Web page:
from Geo-Graphics

"It's the Inflation, Stupid"

December 16, 2013

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Blog posts represent the views of CFR fellows and staff and not those of CFR, which takes no institutional positions.

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“Based on labor market data alone, the probability of a reduction in the pace of asset purchases has increased,” said Federal Reserve Bank of St. Louis President James Bullard on December 9.  Indeed, Fed watchers have been firmly focused on the improving labor market data in their handicapping of the prospects for an imminent Fed “taper” of its monthly asset purchases, known as “QE3,” which it began back in September 2012.

Yet the Fed has a dual mandate, the second aspect of which, inflation, has been galloping away from the Fed’s target.  Indeed, the Federal Open Market Committee (FOMC) justified the launch of QE3 by referring specifically to the need to “ensure that inflation, over time, is at the rate most consistent with its dual mandate.” And “inflation,” Bullard noted, “continues to surprise to the downside.”

As the FOMC begins two days of meetings, we benchmark the Fed’s performance against each element of its mandate as well as a combination of the two.  As today’s Geo-Graphic shows, the Fed’s preferred inflation measure has been moving away from the Fed’s 2% target faster than unemployment has been declining towards the 5.6% midpoint of the Fed’s range of longer-run estimates.  Since QE3 began, inflation has declined from 1.7% to 0.7% (at its last reading in October) as unemployment has fallen from 7.8% to 7%.  As our small inlaid graphic shows, if the Fed were placing equal emphasis on inflation and unemployment there would be no grounds for beginning to taper its monthly asset purchases at this time—the Fed is today farther away from its dual-mandate benchmark than it was when it launched QE3 last year.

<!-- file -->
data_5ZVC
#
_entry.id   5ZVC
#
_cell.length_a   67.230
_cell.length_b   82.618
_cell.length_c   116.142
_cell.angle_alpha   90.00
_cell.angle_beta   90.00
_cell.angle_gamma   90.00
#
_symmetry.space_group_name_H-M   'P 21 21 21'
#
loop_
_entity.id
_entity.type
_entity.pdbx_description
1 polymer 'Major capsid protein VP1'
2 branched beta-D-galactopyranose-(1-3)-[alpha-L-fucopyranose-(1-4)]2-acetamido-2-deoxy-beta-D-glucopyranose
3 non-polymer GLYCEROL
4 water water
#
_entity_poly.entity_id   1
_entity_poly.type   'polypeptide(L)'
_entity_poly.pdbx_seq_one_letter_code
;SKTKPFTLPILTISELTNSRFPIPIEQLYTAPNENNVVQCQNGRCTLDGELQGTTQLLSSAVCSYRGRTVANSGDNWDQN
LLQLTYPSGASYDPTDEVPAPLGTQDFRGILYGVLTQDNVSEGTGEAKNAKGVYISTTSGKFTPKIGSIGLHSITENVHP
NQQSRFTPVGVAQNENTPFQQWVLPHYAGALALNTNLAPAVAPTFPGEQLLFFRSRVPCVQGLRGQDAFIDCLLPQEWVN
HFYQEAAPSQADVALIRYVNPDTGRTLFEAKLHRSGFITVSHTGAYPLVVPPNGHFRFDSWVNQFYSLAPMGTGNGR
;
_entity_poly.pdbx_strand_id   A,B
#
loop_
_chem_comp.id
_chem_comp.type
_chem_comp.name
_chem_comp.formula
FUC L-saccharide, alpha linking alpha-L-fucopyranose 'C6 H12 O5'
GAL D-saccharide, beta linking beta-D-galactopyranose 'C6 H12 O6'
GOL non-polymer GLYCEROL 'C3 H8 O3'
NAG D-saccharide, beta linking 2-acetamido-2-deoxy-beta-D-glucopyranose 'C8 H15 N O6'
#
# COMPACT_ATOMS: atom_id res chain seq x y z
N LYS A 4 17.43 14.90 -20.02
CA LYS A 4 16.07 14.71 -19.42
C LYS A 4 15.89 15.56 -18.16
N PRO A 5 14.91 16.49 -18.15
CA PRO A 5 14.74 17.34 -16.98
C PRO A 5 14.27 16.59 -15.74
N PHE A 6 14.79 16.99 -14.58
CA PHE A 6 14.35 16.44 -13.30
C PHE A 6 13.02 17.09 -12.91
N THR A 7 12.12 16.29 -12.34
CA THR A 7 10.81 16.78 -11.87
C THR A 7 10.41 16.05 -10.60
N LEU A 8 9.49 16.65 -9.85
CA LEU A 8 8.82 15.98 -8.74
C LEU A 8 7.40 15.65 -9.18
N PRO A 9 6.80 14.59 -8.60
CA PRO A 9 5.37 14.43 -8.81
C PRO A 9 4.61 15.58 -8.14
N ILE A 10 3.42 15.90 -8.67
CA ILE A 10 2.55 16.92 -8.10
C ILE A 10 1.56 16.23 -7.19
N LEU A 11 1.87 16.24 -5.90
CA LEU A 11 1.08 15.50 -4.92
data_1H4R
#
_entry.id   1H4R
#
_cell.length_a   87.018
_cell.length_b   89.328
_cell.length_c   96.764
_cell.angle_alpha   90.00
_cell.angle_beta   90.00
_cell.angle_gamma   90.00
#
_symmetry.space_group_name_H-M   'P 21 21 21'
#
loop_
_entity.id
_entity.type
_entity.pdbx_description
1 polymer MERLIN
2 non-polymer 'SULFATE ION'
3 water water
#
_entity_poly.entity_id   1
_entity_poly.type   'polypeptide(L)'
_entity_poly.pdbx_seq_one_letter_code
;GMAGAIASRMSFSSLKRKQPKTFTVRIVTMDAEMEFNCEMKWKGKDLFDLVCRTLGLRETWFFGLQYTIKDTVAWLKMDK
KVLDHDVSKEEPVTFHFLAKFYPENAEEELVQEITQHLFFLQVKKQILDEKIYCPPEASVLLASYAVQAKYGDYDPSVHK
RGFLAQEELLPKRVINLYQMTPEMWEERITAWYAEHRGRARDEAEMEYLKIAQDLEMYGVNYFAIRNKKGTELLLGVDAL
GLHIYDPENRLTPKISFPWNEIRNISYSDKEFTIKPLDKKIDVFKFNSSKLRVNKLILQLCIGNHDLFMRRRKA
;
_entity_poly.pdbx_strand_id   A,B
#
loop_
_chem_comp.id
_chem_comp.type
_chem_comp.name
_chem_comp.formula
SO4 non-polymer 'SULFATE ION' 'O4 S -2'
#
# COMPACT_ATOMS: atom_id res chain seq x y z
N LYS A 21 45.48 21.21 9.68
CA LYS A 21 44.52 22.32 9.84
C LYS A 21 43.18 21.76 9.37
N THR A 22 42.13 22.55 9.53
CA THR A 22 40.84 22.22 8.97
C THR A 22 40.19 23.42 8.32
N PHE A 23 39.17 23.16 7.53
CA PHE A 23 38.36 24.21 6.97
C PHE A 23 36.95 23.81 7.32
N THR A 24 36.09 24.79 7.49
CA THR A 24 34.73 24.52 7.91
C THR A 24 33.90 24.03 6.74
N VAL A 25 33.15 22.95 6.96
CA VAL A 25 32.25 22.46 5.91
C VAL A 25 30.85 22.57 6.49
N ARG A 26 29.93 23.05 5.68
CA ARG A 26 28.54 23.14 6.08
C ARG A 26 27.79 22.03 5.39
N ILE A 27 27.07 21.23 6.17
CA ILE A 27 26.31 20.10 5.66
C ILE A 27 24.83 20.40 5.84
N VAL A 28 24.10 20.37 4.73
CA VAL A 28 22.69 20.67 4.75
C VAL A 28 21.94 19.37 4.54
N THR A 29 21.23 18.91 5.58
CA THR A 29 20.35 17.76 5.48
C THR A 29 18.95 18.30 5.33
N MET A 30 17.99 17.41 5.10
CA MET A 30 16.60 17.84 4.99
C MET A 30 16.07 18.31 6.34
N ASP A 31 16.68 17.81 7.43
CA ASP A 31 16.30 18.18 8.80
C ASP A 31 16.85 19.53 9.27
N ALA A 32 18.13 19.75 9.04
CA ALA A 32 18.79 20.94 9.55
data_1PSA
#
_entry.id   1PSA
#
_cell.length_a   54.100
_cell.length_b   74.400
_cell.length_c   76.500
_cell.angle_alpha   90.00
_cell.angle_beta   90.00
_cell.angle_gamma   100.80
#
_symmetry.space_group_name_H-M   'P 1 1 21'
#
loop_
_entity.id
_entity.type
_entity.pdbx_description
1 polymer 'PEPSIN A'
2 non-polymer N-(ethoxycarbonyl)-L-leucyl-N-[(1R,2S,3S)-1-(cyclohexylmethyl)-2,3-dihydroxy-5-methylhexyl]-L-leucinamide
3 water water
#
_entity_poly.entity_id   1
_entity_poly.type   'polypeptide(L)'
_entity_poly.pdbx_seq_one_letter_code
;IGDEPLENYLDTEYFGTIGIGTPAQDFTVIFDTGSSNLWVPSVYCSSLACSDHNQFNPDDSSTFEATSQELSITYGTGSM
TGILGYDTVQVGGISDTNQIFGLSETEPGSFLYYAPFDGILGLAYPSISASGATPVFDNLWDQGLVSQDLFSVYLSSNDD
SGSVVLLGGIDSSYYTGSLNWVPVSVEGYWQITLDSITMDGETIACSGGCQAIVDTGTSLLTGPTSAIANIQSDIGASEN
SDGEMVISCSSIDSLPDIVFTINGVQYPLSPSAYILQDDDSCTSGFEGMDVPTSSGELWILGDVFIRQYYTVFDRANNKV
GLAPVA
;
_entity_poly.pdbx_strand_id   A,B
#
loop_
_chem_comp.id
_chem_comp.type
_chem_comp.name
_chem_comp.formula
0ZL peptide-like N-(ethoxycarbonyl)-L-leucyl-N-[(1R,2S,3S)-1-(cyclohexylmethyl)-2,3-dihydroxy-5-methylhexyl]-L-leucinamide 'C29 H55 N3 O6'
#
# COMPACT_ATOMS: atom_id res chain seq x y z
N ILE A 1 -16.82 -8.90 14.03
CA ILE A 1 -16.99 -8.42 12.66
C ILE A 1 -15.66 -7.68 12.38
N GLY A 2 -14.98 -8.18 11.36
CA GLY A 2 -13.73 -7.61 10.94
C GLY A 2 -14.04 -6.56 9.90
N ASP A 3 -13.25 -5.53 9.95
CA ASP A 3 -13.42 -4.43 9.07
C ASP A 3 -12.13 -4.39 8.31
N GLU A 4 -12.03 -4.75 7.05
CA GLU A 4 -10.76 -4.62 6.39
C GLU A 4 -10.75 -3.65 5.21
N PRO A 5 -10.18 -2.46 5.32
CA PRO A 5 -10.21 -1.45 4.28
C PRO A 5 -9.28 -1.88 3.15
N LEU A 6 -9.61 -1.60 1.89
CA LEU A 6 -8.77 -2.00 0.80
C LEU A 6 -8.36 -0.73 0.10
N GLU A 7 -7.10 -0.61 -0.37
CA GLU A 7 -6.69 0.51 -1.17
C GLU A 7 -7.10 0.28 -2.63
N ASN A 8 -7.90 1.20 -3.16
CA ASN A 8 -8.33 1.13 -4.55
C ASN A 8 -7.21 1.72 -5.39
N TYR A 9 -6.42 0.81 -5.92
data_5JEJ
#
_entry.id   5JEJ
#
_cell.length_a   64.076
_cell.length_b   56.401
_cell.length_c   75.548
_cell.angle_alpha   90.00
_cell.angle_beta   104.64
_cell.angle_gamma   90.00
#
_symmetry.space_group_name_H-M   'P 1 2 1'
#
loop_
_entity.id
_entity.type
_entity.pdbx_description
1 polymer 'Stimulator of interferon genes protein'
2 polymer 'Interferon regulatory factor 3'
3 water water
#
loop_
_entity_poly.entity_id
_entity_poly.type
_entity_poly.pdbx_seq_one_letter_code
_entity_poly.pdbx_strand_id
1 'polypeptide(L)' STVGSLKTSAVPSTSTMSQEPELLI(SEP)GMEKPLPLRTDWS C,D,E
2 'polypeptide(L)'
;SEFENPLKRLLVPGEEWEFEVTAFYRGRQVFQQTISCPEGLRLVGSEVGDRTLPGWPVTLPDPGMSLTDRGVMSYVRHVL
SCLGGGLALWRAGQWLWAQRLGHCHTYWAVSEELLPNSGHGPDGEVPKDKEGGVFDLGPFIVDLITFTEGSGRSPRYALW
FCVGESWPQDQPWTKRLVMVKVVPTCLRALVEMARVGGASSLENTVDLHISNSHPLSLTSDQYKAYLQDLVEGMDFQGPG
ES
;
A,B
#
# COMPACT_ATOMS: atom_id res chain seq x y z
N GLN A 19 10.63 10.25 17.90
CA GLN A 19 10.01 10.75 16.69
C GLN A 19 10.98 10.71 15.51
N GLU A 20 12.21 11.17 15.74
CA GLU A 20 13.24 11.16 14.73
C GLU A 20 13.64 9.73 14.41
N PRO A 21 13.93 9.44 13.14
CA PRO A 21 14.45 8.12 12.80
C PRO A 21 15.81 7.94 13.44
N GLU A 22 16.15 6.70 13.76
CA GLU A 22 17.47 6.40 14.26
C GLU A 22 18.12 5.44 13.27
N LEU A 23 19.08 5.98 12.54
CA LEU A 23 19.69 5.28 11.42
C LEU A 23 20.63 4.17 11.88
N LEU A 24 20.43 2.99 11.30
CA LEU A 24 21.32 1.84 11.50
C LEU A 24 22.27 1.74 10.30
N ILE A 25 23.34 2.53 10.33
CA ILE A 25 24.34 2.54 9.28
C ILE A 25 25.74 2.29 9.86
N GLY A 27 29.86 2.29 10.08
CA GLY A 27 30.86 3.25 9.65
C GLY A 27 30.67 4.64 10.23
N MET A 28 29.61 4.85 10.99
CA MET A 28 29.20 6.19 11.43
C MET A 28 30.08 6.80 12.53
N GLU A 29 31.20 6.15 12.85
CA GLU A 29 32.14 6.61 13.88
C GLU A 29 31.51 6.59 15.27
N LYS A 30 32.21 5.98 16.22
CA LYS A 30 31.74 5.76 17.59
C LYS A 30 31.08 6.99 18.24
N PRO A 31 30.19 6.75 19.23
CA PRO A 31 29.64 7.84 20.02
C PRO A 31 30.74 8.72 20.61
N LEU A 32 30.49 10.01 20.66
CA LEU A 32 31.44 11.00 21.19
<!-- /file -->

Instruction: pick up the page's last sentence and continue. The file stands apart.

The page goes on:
Wall Street Journal: Fed Faces Tough Decision on Bond-Buying

Financial Times: Strong U.S. Jobs Data Raise Expectations of Fed Taper

Economist: Is QE Deflationary?

 

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Read about Benn’s latest award-winning book, The Battle of Bretton Woods: John Maynard Keynes, Harry Dexter White, and the Making of a New World Order, which the Financial Times has called “a triumph of economic and diplomatic history.”

More on:

Monetary Policy

United States

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Budget, Debt, and Deficits

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